On the Los Angeles Journalism trip, I discovered that I can waste weeks in museums because I spent 45 minutes in a 20 by 20 foot room dedicated to Spike Lee. The National Museum of African American History and Culture was a highlight for everyone on the trip. Almost every student that I have talked to has said that their favorite part of the trip was the Jim Crow section of the museum, an exhibit that I didn’t get to see because I was too busy reading in the first room. The museum begins by detailing the Middle Passage, the slave trade which transported over 12 million slaves across the Atlantic. After walking through these dark, mournful rooms, you emerge to a big, open room, and the first thing to greet you is a massive statue of Thomas Jefferson. I was taken aback, because why would an old, white slave owner have a giant statue in the museum dedicated to the history and culture of African Americans? To be fair, he was juxtaposed by a mountain of bricks behind him, with the names of all 609 humans that he owned during his lifetime, but it automatically loses that credit because there are four other statues to former slaves, who are staples in the battle for equality, facing the wall behind Jefferon. To top it all off, a Jefferson quote, preaching equality, is engraved into the stone wall. I know it is supposed to be a symbol of the duality of good and bad in those which our country honors as great men, but to me, I see it as some curator having a white savior complex.

4.) Private School Kids Finally Learned That The World Doesn’t Revolve Around Them

We were scheduled to see the White House on the morning of Wednesday, May 4, but our plans were thwarted by the United States Paralympic team, who was invited to visit. “No worries,” the Close Up guides said, “we can just come back tonight.” Night came and we once again were told that we would have to reschedule our excursion to the White House. The next day, we were finally standing in front of the executive mansion. It was a spectacle; dozens of Texas private school children recreated the famous Pablo Escobar photo, street dancers busted a move to a remix of Ms. Jackson by Outkast, and radical evangelists announced their bid for presidency. Our time was cut short, however, because the Secret Service were clearing Pennsylvania Avenue for the arrival of the First Lady of Mexico, who was invited to dine at the White House in celebration of Cinco de Mayo. FWCD, within its wrought iron fence, creates a bubble of privilege, where students are the first priority. It’s an amazing environment, which benefits the students greatly, but it takes away our grip on reality, our understanding of how the world really functions. Honestly, this might have been the first time in our very short lives that we had to change plans around the needs of others. Hypocritical slander, I know.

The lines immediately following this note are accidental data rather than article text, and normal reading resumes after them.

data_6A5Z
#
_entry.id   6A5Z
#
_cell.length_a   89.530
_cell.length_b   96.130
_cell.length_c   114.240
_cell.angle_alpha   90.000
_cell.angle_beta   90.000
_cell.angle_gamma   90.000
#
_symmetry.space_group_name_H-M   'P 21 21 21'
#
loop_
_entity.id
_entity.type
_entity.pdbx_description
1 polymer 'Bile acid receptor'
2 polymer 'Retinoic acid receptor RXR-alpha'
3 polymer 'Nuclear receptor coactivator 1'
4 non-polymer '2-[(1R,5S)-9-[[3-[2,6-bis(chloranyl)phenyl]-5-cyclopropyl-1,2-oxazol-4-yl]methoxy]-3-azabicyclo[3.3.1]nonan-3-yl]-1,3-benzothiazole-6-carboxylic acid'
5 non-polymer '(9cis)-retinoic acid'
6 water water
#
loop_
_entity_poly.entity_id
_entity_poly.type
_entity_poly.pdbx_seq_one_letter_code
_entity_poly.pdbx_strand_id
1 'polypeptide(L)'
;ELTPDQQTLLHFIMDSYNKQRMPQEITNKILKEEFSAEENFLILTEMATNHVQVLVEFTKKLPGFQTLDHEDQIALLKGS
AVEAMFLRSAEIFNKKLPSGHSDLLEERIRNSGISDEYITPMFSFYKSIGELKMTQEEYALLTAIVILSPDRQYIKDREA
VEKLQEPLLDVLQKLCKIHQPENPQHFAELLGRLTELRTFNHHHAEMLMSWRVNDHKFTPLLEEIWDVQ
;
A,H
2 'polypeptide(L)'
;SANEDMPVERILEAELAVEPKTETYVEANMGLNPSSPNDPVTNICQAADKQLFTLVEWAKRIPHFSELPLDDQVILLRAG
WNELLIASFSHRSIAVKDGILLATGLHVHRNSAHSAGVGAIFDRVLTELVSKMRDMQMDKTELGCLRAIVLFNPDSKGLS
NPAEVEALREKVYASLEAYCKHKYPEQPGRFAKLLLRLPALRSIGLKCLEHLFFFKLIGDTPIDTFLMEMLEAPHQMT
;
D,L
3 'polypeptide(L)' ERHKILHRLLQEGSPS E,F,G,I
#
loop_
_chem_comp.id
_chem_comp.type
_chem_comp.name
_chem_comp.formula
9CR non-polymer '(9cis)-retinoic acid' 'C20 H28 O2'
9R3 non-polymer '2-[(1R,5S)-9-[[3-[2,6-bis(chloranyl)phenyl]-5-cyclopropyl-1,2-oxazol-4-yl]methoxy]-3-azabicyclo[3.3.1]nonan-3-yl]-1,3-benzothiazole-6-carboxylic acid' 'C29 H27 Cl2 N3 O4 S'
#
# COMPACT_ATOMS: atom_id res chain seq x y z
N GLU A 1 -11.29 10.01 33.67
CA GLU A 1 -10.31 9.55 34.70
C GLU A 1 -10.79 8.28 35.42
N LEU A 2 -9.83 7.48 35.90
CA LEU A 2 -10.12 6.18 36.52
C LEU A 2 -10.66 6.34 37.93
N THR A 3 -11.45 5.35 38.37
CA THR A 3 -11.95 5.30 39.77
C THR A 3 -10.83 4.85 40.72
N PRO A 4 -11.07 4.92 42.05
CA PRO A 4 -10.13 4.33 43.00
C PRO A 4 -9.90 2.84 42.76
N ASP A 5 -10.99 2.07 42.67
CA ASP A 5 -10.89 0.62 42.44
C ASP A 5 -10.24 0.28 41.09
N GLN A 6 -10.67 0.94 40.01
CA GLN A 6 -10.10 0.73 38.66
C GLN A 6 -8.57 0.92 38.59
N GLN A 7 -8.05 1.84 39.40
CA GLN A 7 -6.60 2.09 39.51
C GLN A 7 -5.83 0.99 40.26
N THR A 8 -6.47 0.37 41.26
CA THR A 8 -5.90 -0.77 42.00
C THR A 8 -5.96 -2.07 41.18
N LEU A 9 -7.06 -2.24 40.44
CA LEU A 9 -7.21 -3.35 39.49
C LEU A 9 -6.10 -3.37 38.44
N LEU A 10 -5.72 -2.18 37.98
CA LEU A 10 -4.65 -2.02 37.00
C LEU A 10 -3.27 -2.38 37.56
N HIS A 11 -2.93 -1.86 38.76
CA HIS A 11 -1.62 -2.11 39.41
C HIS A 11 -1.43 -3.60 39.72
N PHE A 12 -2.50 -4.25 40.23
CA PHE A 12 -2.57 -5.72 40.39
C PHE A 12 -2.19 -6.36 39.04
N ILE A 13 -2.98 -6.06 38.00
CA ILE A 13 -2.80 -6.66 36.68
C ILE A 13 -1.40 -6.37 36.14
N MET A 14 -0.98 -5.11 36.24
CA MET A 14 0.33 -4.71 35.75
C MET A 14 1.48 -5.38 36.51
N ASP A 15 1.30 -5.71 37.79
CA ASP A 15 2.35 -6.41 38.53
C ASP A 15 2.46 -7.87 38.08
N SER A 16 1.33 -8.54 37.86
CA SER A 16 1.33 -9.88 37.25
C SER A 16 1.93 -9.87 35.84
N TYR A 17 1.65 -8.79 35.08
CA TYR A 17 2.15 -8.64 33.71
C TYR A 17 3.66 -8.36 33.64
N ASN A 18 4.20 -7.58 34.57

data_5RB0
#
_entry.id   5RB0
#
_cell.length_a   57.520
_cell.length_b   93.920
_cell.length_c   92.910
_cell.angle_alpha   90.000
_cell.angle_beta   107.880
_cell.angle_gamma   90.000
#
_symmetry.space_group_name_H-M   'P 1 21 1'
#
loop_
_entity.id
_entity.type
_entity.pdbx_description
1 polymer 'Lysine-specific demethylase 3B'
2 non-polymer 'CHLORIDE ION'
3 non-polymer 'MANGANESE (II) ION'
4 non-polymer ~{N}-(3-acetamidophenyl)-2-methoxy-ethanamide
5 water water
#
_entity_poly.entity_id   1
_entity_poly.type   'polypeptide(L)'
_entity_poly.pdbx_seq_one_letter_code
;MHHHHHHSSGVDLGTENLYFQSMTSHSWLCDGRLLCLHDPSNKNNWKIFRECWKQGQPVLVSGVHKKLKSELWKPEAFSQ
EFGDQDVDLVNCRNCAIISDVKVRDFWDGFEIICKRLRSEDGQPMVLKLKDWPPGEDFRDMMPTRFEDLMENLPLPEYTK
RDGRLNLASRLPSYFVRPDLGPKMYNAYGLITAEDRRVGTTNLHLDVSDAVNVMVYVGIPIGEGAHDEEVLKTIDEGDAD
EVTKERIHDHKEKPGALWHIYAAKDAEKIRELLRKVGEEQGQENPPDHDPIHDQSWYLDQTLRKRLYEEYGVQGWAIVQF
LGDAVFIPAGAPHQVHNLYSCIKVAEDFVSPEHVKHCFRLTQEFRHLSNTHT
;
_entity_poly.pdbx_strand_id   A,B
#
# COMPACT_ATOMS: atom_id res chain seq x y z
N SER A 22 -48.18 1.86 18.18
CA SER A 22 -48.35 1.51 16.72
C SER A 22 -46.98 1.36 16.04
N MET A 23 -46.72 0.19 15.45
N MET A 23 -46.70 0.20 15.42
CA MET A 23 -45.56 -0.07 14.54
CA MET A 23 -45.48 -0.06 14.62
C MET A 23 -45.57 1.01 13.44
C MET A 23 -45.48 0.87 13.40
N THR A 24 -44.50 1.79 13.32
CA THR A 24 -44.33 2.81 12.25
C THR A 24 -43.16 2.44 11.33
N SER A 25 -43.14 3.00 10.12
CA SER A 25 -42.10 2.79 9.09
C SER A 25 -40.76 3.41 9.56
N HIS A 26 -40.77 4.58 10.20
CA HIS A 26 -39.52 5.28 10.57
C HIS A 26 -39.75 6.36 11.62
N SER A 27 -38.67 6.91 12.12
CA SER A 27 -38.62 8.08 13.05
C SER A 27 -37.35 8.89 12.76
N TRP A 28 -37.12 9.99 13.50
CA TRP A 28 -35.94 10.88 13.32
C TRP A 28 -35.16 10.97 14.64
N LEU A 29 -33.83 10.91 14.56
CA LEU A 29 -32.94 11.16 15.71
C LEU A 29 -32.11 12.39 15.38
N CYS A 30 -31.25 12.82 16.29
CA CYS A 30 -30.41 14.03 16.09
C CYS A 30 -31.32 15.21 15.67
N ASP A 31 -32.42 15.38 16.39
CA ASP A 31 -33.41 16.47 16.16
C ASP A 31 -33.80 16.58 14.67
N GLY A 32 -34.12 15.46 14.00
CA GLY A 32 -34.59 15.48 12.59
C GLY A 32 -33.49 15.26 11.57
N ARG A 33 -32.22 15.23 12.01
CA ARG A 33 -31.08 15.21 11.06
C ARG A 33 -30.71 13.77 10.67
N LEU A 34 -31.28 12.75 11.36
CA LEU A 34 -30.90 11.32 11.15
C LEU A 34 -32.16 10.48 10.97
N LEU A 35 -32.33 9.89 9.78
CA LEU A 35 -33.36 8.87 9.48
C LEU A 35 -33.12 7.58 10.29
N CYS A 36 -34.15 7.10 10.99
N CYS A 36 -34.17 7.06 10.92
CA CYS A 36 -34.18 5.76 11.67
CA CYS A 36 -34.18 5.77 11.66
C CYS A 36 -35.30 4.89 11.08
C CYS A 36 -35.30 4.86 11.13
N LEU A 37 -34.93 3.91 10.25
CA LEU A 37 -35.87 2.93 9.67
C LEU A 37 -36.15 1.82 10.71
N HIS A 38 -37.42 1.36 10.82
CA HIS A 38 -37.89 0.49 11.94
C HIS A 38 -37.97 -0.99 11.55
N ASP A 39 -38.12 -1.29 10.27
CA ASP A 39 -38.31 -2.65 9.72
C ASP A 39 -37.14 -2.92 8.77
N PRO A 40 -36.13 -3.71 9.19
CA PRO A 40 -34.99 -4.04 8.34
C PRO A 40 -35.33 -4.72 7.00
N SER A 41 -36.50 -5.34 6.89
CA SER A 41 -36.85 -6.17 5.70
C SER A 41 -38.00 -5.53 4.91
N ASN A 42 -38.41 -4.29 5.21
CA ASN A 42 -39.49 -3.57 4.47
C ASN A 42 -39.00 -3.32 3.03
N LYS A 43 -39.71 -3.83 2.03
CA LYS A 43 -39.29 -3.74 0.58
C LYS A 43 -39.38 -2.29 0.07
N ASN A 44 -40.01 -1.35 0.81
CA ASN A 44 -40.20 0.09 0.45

5.) D.C. Is The Best And Only Grade-Wide Trip That You Will Take In Upper School

Truly, the opportunity to visit our nation’s capitol with FWCD has been an experience of a lifetime. That being said, the class of 2024 still needs to go to Big Bend. As a grade, we have dedicated sophomore year to learning about the ridiculous inner-workings of American government and politics. Looking back, we have accomplished a tremendous feat. I had the pleasure of sitting in on multiple policy presentations, and each one perfectly demonstrates how much time and effort we have put into our work this year. Gavin Spikes ‘24 taught me more about border security than even Greg Abbott knows, Laura Marques ‘24 taught me to never eat at Chipotle, and Hannah Cheng ‘24 taught me to not be a gullible teenager in America.

Of course, none of this could have been possible without the expert leadership of US history teachers Sara Teegarden and Bill Arnold ‘86, who we owe the utmost gratitude. A big thank you also goes out to each of the faculty and staff members of FWCD who organized, led small groups, and found Dabin Lee ‘24, wherever she was, when it was time to get back on the bus. And really, the class of 2024 deserves a round of applause for not doing anything extremely illegal, well, except for taking pictures inside the National Archives.